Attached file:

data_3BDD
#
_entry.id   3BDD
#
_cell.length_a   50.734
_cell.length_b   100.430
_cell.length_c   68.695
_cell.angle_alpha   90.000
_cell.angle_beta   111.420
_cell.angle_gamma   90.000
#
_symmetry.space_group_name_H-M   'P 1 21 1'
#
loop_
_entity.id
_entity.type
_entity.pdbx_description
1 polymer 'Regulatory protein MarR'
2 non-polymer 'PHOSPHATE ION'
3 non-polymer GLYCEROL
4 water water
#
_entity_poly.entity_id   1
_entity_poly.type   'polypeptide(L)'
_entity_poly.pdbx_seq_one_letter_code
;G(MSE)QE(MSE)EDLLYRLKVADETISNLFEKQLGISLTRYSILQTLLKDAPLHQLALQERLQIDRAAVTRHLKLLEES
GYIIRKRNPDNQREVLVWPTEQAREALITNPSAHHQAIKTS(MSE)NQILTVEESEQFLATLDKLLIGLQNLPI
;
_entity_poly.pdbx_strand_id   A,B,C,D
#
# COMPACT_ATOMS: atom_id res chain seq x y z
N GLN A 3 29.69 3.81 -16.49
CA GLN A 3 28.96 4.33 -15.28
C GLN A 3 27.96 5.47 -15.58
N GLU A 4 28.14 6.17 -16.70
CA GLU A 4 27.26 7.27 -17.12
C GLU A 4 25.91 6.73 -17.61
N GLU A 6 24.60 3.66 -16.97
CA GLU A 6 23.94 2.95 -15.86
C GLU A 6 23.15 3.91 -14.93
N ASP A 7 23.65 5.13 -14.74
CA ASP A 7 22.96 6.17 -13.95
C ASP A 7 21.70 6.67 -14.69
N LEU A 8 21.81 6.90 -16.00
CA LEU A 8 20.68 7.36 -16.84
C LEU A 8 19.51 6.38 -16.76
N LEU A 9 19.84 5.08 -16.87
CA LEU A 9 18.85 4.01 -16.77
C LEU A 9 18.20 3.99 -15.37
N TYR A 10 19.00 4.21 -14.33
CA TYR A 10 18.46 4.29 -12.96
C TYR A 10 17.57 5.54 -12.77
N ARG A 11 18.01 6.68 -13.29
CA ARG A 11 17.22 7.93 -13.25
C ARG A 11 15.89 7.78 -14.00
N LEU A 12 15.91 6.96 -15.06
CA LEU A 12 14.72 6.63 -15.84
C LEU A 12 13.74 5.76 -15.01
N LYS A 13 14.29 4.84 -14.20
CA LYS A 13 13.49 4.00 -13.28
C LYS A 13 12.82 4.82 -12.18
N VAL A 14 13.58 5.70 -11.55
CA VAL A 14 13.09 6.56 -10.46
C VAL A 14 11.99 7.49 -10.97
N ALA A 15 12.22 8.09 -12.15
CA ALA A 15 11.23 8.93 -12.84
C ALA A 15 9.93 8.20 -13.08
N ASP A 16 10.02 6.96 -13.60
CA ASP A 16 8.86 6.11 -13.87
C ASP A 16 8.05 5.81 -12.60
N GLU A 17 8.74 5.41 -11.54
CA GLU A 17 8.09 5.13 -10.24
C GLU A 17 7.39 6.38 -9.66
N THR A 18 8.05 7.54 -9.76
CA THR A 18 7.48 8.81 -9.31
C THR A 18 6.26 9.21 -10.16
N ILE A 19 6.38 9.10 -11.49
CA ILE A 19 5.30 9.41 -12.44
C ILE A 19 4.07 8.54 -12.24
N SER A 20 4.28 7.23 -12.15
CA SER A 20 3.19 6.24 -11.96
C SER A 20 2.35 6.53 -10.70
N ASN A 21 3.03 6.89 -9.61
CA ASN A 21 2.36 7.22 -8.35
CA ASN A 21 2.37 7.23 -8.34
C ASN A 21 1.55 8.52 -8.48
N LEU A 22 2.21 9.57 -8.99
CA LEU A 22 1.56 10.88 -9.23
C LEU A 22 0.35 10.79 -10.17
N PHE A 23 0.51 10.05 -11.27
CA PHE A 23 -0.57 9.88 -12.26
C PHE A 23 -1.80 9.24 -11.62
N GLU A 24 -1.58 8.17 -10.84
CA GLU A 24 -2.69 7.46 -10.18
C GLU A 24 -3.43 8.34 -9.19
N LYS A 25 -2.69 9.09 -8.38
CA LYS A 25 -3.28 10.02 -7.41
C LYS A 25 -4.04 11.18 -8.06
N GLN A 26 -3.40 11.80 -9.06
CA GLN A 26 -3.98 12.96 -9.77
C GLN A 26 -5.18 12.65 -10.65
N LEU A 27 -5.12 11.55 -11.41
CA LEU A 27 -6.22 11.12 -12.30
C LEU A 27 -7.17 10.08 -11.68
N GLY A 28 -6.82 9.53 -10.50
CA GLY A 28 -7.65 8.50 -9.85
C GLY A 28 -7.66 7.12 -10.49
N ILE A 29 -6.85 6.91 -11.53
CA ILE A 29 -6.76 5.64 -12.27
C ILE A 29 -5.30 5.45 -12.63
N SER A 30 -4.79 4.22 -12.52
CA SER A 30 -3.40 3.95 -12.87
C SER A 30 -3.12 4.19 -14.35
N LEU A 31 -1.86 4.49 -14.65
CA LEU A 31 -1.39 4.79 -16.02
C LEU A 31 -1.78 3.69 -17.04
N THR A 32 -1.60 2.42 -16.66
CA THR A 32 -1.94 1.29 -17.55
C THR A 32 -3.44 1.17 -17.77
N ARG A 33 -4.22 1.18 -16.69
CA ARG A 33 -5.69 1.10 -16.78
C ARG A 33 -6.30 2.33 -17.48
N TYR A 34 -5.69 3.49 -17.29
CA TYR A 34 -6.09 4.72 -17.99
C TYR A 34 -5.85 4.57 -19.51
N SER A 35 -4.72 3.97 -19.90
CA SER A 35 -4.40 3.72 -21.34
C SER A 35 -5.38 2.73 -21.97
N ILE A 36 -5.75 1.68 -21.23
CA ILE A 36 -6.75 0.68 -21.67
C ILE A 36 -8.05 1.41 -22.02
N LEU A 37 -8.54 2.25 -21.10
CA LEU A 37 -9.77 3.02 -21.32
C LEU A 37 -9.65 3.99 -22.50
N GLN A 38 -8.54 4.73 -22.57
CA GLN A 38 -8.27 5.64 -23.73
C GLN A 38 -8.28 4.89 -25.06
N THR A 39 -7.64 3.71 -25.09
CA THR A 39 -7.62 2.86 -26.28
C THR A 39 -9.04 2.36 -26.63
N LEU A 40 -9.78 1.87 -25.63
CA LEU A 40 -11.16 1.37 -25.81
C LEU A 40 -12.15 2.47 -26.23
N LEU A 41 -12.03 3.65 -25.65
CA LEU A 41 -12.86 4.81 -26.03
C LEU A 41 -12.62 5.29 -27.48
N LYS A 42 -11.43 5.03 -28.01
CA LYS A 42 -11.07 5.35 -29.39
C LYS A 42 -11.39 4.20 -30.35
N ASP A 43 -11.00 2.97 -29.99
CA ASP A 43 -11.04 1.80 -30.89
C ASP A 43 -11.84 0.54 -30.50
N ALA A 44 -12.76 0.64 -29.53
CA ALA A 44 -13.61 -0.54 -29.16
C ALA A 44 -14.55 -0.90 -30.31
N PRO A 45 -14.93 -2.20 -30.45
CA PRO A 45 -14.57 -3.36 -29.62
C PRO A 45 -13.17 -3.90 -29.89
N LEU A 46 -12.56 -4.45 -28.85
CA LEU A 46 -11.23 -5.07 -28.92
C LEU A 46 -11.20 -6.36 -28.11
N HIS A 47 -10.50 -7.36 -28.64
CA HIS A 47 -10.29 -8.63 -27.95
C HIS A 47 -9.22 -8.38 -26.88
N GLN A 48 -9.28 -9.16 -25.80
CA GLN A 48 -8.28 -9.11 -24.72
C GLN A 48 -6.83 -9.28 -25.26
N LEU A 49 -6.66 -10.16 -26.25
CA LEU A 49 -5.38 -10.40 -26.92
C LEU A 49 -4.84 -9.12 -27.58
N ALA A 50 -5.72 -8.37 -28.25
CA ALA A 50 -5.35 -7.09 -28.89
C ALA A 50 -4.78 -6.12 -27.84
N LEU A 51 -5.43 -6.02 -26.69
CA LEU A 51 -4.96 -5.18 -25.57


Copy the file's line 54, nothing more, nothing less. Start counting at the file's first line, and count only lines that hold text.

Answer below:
CA ARG A 11 17.22 7.93 -13.25